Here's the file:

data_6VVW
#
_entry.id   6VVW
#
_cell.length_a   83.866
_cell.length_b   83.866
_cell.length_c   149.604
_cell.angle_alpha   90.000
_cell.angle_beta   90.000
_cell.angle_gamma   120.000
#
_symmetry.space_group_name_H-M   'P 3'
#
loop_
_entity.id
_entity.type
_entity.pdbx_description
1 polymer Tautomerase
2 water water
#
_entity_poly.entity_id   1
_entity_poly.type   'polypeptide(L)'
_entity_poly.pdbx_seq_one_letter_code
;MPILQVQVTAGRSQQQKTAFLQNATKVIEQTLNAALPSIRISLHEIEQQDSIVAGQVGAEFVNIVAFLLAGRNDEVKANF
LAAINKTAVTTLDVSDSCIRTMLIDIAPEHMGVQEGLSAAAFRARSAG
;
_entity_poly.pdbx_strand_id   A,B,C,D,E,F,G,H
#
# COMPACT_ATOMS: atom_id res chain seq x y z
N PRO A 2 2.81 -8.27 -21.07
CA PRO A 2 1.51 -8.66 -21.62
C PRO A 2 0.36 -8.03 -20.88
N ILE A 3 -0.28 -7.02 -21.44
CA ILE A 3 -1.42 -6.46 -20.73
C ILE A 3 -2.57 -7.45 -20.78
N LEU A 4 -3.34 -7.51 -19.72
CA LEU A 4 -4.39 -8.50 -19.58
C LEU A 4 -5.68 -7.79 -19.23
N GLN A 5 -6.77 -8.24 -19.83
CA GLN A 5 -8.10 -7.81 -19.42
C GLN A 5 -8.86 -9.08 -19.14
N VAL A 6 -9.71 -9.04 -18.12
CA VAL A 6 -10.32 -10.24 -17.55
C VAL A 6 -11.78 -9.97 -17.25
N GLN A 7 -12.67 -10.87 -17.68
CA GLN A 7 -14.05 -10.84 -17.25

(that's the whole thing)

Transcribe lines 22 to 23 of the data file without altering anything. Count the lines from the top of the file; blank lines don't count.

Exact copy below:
_entity_poly.type   'polypeptide(L)'
_entity_poly.pdbx_seq_one_letter_code